Lauren Owen grew up in the suitably Gothic gatehouse of Escrick Park, an 18th-century mansion in Yorkshire, which had been converted to a girls’ boarding school. Her dad worked there, and she spent the holidays exploring the house and grounds and pondering the lives of the people who used to live there. With an MA in Victorian Literature, and the remembered sleepless nights from reading Robert Swindell’s scary Room 13, she set about writing the deliciously macabre The Quick (Vintage, £7.99), in which a shadowy aristocratic secret society, Dickensian urchins and a heroic maiden in peril rampage through the foggy, gaslit streets of Victorian London. Eithne Farry
‘It is so difficult to make a neat job of killing people with whom one is not on friendly terms.’ Such is the view of Louis Mazzini, antihero of Kind Hearts and Coronets (1949). In spite of this impediment, Louis murders his way through six members of the D’Ascoyne family (all played by Alec Guinness) to inherit a dukedom.
Louis is a terrible man, of course. Not only a murderer, he’s also a cad – stringing along childhood sweetheart Sibella whilst courting the virtuous Edith.
He does have a wonderful work ethic, however. He adopts an impressive array of disguises and hobbies in his quest, mastering swimming, archery, photography, and shooting. Louis dreams big. The title he longs for is far off, but he gets out there and makes things happen. At first he works in a shop, pushed around by arrogant customer Ascoyne D’Ascoyne. Louis gets his revenge, though. Striking a blow for ill-used retail workers everywhere, he drowns D’Ascoyne, beginning an ambitious project of mass homicide.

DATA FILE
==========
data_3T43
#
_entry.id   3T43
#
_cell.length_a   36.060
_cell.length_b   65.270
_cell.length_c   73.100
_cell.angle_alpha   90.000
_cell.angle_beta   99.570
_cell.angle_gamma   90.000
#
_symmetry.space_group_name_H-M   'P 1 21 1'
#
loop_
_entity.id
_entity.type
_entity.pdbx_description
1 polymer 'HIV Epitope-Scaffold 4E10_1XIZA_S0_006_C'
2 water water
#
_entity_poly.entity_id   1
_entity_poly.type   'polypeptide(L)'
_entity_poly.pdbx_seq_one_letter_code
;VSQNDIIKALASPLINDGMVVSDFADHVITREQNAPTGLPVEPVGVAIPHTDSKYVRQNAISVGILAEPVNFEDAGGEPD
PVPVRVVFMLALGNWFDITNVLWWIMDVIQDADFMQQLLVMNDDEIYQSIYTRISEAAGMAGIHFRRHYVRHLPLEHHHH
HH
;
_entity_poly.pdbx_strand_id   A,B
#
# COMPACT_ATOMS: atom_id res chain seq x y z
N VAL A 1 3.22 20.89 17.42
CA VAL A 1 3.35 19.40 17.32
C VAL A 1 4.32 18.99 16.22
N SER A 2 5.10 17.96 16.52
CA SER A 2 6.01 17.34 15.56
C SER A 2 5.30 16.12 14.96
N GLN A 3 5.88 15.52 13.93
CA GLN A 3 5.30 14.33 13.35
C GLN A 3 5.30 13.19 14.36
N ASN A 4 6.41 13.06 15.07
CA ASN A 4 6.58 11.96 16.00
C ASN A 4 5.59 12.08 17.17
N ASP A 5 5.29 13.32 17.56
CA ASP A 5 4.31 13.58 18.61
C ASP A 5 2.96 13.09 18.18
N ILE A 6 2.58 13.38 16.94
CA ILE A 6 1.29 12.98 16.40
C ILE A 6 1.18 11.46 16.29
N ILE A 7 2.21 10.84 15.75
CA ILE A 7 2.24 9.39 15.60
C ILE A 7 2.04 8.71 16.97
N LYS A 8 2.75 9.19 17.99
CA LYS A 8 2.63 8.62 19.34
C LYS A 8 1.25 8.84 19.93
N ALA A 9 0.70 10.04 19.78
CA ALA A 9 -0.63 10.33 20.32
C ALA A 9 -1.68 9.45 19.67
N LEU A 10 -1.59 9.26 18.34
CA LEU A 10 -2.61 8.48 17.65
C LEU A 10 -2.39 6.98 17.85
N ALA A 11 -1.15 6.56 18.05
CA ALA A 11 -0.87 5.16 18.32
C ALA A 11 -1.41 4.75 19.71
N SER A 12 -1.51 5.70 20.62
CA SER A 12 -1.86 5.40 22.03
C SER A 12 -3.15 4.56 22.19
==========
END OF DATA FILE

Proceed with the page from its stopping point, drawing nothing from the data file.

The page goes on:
Louis also has wonderful sang-froid. He begins the film waiting to be hanged, but it would take more than this unpleasant situation to shake his composure. When Sibella visits him in jail (having masterminded his conviction for murder), she explains that she couldn’t bear her last sight of him to be the look of hatred he had sent her in the courtroom. ‘In view of the fact that your evidence had put the rope around my neck, you could hardly expect a glance of warm affection,’ Louis replies. I first saw the film during my adolescence, and I always envied Louis’s superb self-control. If only I could treat my own teenage misfortunes with so much ironic detachment.
The final lesson I took away from Kind Hearts and Coronets was the risky seductiveness of putting pen to paper. Louis gets a last-minute reprieve from the gallows, only to leave his written confession behind him in his jail cell. We’ve had Louis’s cool, ironic narrative voice with us all the way through the film – making asides, hinting at what’s to come, more or less running the show. Now this source of Louis’s control will be his undoing. It’s a good lesson for everyone – particularly authors. Use your words very carefully.